I think that there’s an important lesson in this story. Maybe I just got luckier than Jack, but personally, I think that there’s more to it. The conventional wisdom of “pick one thing and get really good at it” is only good advice if the one thing that you’ve picked in advance actually turns out to be a good decision. There’s no way of knowing that in advance. Sometimes it’s better to try before you buy. This doesn’t mean that you should waffle over your decisions or never commit at all. To the contrary, applying these principles requires decisive decision making. Once you pick a path, you have to go all in and all out. First forage to get to know your options, and then once you’ve found what you’re looking for, feast to your heart’s content.

Moreover, I’m not the only one to come to this conclusion. Far from it. In the book Biodesign: The Process of Innovating Medical Technologies, Stefanos Zenios, Josh Makower, and Paul Yock describe the lessons that they learned from their own serial entrepreneurship and from a wide variety of case studies into the practices of successful biotech innovators. They synthesize these lessons into a cohesive, formulaic process for biomedical innovation.

One of the key features of their formula is that the successful innovator must devise several possible solutions to any problem that they hope to solve. As you work through the details of these several solutions, you’ll inevitably find that some are more difficult to execute than expected, some fail to actually solve the problem for reasons you never would’ve seen in advance, and some work just fine but turn out not to be any better than existing technologies. And if you’re lucky, one of your possible solutions will work really, really well. Devising several potential solutions effectively works like buying multiple lottery tickets. Each idea has a limited downside (the work required to design and/or prototype), and virtually unlimited upside.

The same principle is also widely applied in software development, where it’s called “A/B testing”. The basic premise of A/B testing is that you create not one, but several versions of an algorithm or website, and then deploy them all and measure the results. Some algorithms inevitably wind up yielding better results than others, and it isn’t always predictable in advance which algorithm that will be. It takes a lot of work to devise multiple algorithms for the same application, but as with the biodesign process, and as with the job hunt stories I told above, the costs of exploring multiple options up front are often far outweighed by the benefits of an unexpectedly good solution.

For a real-world example of A/B testing, I need to be able to measure the motion of red blood cells in capillaries in one of my current research projects, and doing all the measurements by hand would be far too slow to obtain a meaningful sample size. So I created a particle tracking algorithm, a cross-correlation based motion detection algorithm, and also an algorithm that would measure the number of “blips” across a particular vessel cross section. I expected in advance the particle tracking approach would work the best. As it turns out, the cross-correlation motion detection was far superior. The cross-correlation algorithm also turned out to have applications for another project that I didn’t even know I was going to be working on. I bought multiple lottery tickets, and I won.

The strategy of buying multiple metaphorical lottery tickets is also the foundation of venture capitalism. Venture capitalists first investigate far more start-ups than they actually invest in, despite the fact that every company they don’t invest in is a net loss of their time and effort. Even then, 90% of start-ups fail. But there’s a fundamental asymmetry here. You can’t possibly lose more money than you invest, but even one successful startup has the potential to wind up yielding hundreds of times more money than you invested. As with my job-hunt strategy, as with biodesign, and as with A/B testing, venture capital is profitable because it’s designed to harness volatility and uncertainty. You can try as many times as you’d like, and you only have to get lucky once.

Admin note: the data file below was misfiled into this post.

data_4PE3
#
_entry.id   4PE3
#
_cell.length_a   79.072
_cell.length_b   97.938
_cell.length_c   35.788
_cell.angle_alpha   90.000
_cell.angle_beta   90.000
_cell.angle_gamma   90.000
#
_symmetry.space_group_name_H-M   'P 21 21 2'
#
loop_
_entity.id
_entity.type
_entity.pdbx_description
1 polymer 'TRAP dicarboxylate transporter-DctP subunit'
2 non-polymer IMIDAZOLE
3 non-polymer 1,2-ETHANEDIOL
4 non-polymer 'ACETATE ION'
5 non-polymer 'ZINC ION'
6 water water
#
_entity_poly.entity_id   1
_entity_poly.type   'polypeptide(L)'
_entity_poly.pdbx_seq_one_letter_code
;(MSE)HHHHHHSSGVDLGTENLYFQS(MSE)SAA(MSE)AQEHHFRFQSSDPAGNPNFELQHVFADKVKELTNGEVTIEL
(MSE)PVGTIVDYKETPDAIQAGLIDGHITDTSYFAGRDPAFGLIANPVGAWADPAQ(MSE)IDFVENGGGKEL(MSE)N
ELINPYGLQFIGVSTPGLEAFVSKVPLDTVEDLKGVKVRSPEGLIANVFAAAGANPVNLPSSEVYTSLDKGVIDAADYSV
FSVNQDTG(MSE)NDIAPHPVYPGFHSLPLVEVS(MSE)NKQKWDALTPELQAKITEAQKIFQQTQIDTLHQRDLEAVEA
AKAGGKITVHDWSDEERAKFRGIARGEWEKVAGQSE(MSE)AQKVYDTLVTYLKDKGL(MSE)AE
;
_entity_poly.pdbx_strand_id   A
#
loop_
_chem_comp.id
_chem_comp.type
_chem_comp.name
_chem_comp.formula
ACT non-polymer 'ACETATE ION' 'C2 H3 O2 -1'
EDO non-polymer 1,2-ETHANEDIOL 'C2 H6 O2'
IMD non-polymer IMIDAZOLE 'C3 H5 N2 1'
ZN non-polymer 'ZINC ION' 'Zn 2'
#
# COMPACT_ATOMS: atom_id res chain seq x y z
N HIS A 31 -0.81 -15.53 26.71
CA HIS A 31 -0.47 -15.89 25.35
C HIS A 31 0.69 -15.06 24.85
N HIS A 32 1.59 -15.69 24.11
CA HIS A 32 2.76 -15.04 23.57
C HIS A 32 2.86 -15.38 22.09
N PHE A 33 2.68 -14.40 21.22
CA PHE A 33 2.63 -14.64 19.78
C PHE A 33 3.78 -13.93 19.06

Of course, once you’ve identified a winning option, you have to go all in and all out. I got to dabble with several laboratories and exchange emails with several hundred more, but in the end I could only do my PhD in one lab. FDA clearance is difficult and expensive enough that you’re not realistically going to be able to bring several medical devices for the same application to market in parallel. Turning an algorithm into a comprehensive software package requires a whole lot more work than just testing it to see how well it works. Once you’re done foraging it’s time to feast.

It’s also worth noting that the “forage” part of this process usually comes at a significant cost. I spent hundreds of hours working for free for labs that never gave me any sort of official credit, and scores more into emailing professors who never even dignified me with a reply. Every engineering analysis performed on a failed medical device concept, and every algorithm written that subsequently fails costs the inventor quite a bit of time and money. Venture capitalists lose enormous amounts of money on investments that go bust through no fault of the investor. The sort of opportunistic non-commitment I’m promoting in this essay shouldn’t be confused with cowardly or lazy non-commitment. Instead of expending your energies on nothing, expend your energies on everything, until you’ve found something worthy of all the energy you can muster.


Now that I’ve made a broad case for opportunistic non-commitment, let me spell out what it means in a concise, formulaic fashion: 1) Always begin with multiple parallel paths to success in mind. 2) Pursue every plausible path to success as vigorously and thoroughly as possible. 3) Decisively abandon the paths that yield poor results, and don’t let it feel like a failure when you do. 4) Once you identify a winning path, drop everything else and go all in. 5) Repeat indefinitely for each new goal in life.

Finally, I want to show you that I put my money where my mouth is. Right now I’m finishing one episode of my career and preparing to advance to the next. My overall mission is to reduce the miseries of chronic diseases. I may be able to do that by advancing medical science, so I’m applying for grants like crazy. I may be able to do that by developing new technologies, so I’m building business relationships with several exciting startups. I may be able to do that by persuading people to live healthier lifestyles, so I’m writing a blog with a mix of attention-grabbing (to gain followers) and genuinely insightful (I hope) posts to practice my persuasive writing. The simple fact of the matter is that each of these endeavors costs me a great deal of time and effort, and yet the vast majority will fail.

But I only have to get lucky once.